What are typologies and what role do they perform?
The term ‘typology’ is used in the sciences and social sciences and can be defined as “a system for dividing things into different types”. According to Solomon (1977) “a criminal typology offers a means of developing general summary statements concerning observed facts about a particular class of criminals who are sufficiently homogenous to be treated as a type“. Use of the term ‘typology’ in this way apparently dates back to italian criminologist Cesare Lombroso (1835–1909).
As we see the increasing convergence of financial crime, cybersecurity and physical threat detection in domains such as insider threats or fraud, it becomes increasingly important to have an end-to-end understanding of the path and actions that ‘bad actors’ must take to realise their objective, as well as other factors such as offender attributes / characteristics, motive, and overall threat posed. Amongst other things, constructing a fraud or insider threat typology requires a good understanding of how and where an organisation’s normal business processes can be exploited, including an understanding of the systems and data needed by offenders to be successful.
How do typologies, modus operandi and TTP’s differ?
The disciplines of fraud, cybersecurity, intelligence analysis, security risk analysis and others have largely evolved in isolation from each other as this is the way we design organisations (by functional specialisation which align to employee positions, not threats which align to the criminals targeting the organisation). This has given rise to a variety of different terms and approaches to doing effectively the same thing.
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As disciplines converge, driven by the need for an end-to-end view of a threat in order to facilitate timely detection, professionals across these domains need to understand the practices and lexicon used by peers. In my experience and from research, a typology provides a broad overview of the threat and will comprise multiple data points, including but not limited to Modus Operandi / TTP’s:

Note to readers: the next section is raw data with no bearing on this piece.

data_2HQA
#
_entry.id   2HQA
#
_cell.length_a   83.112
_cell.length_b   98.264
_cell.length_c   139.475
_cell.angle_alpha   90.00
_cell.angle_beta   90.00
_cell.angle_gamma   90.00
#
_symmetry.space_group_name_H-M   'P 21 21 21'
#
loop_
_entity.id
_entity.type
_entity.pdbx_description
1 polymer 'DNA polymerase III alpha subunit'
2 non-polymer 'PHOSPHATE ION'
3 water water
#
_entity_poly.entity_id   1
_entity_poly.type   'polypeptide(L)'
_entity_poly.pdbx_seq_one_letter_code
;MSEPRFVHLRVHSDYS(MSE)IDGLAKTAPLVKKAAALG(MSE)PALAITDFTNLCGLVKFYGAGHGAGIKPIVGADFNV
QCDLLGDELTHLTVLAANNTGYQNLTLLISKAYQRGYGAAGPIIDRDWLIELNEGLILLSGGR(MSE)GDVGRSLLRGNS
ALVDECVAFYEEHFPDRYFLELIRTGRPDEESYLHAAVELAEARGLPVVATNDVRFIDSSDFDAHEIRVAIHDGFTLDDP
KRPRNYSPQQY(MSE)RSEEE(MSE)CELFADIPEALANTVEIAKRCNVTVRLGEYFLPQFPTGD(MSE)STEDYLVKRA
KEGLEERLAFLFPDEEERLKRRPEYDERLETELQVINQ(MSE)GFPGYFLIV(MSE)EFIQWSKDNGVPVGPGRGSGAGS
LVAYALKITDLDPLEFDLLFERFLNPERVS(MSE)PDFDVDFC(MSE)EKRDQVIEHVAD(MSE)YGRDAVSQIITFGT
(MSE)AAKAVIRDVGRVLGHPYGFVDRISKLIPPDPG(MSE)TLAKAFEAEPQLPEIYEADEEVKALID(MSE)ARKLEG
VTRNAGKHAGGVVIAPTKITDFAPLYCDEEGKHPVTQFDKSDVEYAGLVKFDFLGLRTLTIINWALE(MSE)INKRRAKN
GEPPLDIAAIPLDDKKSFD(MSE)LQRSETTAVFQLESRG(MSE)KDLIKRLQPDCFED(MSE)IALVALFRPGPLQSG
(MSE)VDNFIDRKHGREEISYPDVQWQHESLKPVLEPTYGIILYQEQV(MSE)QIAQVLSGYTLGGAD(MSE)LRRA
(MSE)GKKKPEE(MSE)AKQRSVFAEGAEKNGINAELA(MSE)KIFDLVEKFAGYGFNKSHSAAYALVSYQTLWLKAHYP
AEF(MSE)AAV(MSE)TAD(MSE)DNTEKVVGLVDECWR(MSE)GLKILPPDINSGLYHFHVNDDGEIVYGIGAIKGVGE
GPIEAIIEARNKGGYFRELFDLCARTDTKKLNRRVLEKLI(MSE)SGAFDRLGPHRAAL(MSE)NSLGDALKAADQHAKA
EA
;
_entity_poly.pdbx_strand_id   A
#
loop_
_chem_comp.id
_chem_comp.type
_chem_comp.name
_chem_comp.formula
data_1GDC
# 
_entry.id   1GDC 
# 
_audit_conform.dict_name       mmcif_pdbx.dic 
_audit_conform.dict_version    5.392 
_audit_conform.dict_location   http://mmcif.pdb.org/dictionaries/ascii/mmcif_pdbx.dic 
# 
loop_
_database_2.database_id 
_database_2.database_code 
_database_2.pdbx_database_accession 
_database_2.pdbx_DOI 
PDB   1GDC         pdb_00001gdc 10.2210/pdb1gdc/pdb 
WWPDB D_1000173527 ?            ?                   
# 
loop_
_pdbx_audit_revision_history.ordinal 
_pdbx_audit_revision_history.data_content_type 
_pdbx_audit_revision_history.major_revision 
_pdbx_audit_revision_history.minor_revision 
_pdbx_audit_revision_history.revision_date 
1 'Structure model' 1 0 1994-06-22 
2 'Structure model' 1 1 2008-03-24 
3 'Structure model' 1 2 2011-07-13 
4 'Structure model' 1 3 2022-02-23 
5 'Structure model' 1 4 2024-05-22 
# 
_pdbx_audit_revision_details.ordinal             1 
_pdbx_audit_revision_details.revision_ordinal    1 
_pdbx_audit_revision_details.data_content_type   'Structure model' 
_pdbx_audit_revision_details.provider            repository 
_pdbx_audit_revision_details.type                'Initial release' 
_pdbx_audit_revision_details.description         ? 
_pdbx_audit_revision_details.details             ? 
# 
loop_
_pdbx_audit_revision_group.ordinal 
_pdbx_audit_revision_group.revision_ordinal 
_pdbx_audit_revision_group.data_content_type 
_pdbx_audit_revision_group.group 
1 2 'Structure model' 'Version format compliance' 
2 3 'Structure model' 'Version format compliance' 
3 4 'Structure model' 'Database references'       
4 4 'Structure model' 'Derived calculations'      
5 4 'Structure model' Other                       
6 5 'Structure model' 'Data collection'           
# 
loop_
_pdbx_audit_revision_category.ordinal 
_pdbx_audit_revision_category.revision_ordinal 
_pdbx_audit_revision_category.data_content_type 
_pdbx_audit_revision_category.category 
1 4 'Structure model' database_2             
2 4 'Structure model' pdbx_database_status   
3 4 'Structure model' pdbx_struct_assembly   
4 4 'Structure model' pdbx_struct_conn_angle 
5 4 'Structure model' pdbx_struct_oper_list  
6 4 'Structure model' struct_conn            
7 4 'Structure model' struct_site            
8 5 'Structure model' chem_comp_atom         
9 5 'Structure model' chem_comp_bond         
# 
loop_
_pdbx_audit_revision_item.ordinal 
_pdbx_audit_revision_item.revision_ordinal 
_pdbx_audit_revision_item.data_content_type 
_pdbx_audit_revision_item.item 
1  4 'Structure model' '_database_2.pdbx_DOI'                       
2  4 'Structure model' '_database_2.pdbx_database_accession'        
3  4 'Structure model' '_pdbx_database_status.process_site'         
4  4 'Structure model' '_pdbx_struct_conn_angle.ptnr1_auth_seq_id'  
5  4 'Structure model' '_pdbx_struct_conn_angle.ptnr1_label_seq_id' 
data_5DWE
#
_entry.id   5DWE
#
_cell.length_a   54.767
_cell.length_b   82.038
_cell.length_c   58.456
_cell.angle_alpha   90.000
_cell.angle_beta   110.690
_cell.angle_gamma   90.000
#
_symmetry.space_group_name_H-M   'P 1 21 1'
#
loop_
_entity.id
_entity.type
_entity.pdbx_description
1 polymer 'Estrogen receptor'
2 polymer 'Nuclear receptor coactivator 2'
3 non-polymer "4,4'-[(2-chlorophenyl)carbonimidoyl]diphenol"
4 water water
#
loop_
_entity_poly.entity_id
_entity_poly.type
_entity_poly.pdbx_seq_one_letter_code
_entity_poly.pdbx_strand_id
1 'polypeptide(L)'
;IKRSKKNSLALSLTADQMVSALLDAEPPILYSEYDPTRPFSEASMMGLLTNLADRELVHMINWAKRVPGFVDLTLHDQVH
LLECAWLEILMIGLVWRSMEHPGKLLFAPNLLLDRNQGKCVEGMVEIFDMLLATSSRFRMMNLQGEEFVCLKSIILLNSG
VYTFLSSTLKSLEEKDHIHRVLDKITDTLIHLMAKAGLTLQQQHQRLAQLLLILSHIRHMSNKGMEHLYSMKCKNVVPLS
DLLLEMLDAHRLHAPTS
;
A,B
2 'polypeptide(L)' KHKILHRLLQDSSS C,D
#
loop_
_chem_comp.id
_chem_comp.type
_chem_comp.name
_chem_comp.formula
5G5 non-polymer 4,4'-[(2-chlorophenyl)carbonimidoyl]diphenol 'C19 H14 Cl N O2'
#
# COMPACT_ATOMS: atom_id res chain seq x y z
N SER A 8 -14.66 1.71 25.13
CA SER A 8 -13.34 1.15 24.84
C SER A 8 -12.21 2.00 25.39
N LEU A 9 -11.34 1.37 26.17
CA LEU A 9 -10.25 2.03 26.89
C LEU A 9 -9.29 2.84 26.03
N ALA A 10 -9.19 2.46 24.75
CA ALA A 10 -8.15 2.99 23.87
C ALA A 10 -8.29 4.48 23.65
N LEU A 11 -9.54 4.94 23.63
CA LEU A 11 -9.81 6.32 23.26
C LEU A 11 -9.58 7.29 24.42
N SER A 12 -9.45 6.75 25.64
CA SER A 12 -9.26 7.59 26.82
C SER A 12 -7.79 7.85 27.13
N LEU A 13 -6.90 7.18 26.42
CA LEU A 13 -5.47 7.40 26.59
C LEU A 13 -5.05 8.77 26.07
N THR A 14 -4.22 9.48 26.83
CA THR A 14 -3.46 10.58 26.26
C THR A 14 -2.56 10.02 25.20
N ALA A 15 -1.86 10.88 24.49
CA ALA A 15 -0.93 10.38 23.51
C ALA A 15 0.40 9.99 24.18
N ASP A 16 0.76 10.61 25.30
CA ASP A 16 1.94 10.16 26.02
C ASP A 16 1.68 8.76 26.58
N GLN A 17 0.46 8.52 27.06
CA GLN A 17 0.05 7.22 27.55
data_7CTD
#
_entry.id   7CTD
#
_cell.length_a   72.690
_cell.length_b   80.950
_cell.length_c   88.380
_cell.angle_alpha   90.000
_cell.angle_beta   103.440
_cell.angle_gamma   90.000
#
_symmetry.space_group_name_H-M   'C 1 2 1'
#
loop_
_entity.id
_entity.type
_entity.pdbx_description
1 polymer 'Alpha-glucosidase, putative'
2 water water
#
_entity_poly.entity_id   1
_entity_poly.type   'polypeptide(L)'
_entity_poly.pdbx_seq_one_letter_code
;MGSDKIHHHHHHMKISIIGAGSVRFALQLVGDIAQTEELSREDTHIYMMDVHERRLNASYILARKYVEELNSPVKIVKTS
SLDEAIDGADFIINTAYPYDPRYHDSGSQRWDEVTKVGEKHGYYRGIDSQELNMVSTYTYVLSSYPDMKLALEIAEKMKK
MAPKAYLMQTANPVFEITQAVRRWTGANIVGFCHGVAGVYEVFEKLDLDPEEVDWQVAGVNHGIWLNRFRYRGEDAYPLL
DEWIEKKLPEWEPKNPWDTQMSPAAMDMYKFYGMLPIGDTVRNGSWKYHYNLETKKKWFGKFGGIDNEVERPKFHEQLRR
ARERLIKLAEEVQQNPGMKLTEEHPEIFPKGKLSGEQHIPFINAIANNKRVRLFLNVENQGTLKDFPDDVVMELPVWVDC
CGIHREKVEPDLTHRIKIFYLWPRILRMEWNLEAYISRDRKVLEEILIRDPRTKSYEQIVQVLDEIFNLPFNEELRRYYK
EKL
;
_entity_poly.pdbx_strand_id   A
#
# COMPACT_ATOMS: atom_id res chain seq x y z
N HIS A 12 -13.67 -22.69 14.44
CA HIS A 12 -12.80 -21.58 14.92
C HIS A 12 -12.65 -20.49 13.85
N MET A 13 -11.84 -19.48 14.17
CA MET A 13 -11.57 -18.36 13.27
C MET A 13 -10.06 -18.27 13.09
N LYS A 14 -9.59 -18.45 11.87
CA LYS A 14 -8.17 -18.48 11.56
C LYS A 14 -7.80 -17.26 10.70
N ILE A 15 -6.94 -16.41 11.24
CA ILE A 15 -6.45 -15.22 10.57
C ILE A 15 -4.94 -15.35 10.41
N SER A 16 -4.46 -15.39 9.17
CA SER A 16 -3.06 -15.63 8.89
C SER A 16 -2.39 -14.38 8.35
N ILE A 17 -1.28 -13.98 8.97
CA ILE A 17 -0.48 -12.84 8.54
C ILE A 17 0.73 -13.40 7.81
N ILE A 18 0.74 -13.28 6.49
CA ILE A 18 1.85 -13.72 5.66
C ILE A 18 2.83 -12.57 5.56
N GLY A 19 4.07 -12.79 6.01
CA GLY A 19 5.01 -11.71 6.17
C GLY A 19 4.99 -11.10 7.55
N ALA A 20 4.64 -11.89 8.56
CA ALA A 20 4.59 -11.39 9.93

Modus Operandi (MO) and Tactics, Techniques, and Procedures (TTPs) are effectively the same thing in practice and refer to the way a crime (or attack) is executed, the one difference being that MO has its roots in criminal law and TTPs in the military but today is heavily referenced in cybersecurity:
- Tactics, Techniques and Procedures (TTPs) – “The behavior of an actor. A tactic is the highest-level description of this behavior, while techniques give a more detailed description of behavior in the context of a tactic, and procedures an even lower-level, highly detailed description in the context of a technique.” (NIST SP 800-150)
- Modus Operandi (MO) – Latin meaning “mode of operating.” “In criminal law, modus operandi refers to a method of operation or pattern of criminal behavior so distinctive that separate crimes or wrongful conduct are recognised as the work of the same person” (Cornell Law School). For example, “it was argued that these features were sufficiently similar such that it was improbable that robberies with those features were committed by persons other than the respondents” (NSW Judicial Commission).
Everything we do leaves a trail, including in the digital world (often referred to as ‘digital exhaust‘). Detecting a potential ‘bad actors’ trail to prevent insider threats, financial crime and cybercrime requires both (a) understanding what to look for (which can comprise very subtle, highly nuanced signs amongst a sea of data), as well as (b) having tools sensitive and fast enough to collect, process and analyse these signs so as to prompt a response.
My favourite analogy for a typology is a recipe: If I am going to bake a cake, the typology is to a data scientist (who designs and runs the analytics models for detection) what the recipe is to the baker. In contrast, intelligence analysts are the recipe writers – they understand all the ingredients and how they need to come together. The skills of data scientists and intelligence professionals are complementary.
How do they relate to risks?
Should you choose to perform more research into the concept of typologies in criminology, you will find they can be developed for just about anything. But in the case of insider threats, financial crime and cybercrime, we are only interested in those threats which directly impact our respective organisation, customers, products, systems or assets. This means we need to link them to risks: Whilst we can develop other typologies, if the materialisation of the threat does not result in a risk to the organisation, then the exercise may be pointless.